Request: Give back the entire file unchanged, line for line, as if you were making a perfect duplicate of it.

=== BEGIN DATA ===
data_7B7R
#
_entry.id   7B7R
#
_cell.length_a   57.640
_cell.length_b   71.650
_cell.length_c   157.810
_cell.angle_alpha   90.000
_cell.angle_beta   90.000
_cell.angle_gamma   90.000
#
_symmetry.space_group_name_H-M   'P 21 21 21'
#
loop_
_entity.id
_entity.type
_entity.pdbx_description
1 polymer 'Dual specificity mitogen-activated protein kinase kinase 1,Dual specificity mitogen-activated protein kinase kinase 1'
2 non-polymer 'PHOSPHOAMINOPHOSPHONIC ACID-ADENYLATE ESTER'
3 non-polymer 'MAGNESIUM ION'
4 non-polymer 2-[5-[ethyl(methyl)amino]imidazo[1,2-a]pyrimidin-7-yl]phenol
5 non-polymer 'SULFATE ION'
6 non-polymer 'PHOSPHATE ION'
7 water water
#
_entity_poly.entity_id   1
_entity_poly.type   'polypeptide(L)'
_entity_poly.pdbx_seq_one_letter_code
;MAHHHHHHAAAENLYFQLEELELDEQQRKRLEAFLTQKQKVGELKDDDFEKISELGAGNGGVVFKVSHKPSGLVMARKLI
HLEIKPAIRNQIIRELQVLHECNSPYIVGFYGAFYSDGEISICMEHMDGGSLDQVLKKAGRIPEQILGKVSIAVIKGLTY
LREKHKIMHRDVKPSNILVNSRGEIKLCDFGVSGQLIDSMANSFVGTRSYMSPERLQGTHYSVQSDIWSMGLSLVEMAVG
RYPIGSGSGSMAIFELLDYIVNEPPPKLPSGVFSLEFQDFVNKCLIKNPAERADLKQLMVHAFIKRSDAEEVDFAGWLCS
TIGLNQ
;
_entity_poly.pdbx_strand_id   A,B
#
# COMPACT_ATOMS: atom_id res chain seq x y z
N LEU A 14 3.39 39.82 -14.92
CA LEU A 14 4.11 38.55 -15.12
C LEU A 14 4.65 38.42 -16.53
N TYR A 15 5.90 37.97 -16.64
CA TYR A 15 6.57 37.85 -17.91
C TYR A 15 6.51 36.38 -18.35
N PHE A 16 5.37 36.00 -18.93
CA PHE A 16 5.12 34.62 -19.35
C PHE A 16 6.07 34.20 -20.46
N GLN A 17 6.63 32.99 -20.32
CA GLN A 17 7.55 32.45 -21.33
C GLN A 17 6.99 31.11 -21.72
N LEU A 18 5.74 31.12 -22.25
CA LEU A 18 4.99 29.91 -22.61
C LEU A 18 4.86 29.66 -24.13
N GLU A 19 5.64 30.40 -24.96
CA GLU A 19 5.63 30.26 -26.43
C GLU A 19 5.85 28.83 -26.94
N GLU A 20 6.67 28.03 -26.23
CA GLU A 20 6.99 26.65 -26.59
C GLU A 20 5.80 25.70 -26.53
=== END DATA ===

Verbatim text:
data_7B7R
#
_entry.id   7B7R
#
_cell.length_a   57.640
_cell.length_b   71.650
_cell.length_c   157.810
_cell.angle_alpha   90.000
_cell.angle_beta   90.000
_cell.angle_gamma   90.000
#
_symmetry.space_group_name_H-M   'P 21 21 21'
#
loop_
_entity.id
_entity.type
_entity.pdbx_description
1 polymer 'Dual specificity mitogen-activated protein kinase kinase 1,Dual specificity mitogen-activated protein kinase kinase 1'
2 non-polymer 'PHOSPHOAMINOPHOSPHONIC ACID-ADENYLATE ESTER'
3 non-polymer 'MAGNESIUM ION'
4 non-polymer 2-[5-[ethyl(methyl)amino]imidazo[1,2-a]pyrimidin-7-yl]phenol
5 non-polymer 'SULFATE ION'
6 non-polymer 'PHOSPHATE ION'
7 water water
#
_entity_poly.entity_id   1
_entity_poly.type   'polypeptide(L)'
_entity_poly.pdbx_seq_one_letter_code
;MAHHHHHHAAAENLYFQLEELELDEQQRKRLEAFLTQKQKVGELKDDDFEKISELGAGNGGVVFKVSHKPSGLVMARKLI
HLEIKPAIRNQIIRELQVLHECNSPYIVGFYGAFYSDGEISICMEHMDGGSLDQVLKKAGRIPEQILGKVSIAVIKGLTY
LREKHKIMHRDVKPSNILVNSRGEIKLCDFGVSGQLIDSMANSFVGTRSYMSPERLQGTHYSVQSDIWSMGLSLVEMAVG
RYPIGSGSGSMAIFELLDYIVNEPPPKLPSGVFSLEFQDFVNKCLIKNPAERADLKQLMVHAFIKRSDAEEVDFAGWLCS
TIGLNQ
;
_entity_poly.pdbx_strand_id   A,B
#
# COMPACT_ATOMS: atom_id res chain seq x y z
N LEU A 14 3.39 39.82 -14.92
CA LEU A 14 4.11 38.55 -15.12
C LEU A 14 4.65 38.42 -16.53
N TYR A 15 5.90 37.97 -16.64
CA TYR A 15 6.57 37.85 -17.91
C TYR A 15 6.51 36.38 -18.35
N PHE A 16 5.37 36.00 -18.93
CA PHE A 16 5.12 34.62 -19.35
C PHE A 16 6.07 34.20 -20.46
N GLN A 17 6.63 32.99 -20.32
CA GLN A 17 7.55 32.45 -21.33
C GLN A 17 6.99 31.11 -21.72
N LEU A 18 5.74 31.12 -22.25
CA LEU A 18 4.99 29.91 -22.61
C LEU A 18 4.86 29.66 -24.13
N GLU A 19 5.64 30.40 -24.96
CA GLU A 19 5.63 30.26 -26.43
C GLU A 19 5.85 28.83 -26.94
N GLU A 20 6.67 28.03 -26.23
CA GLU A 20 6.99 26.65 -26.59
C GLU A 20 5.80 25.70 -26.53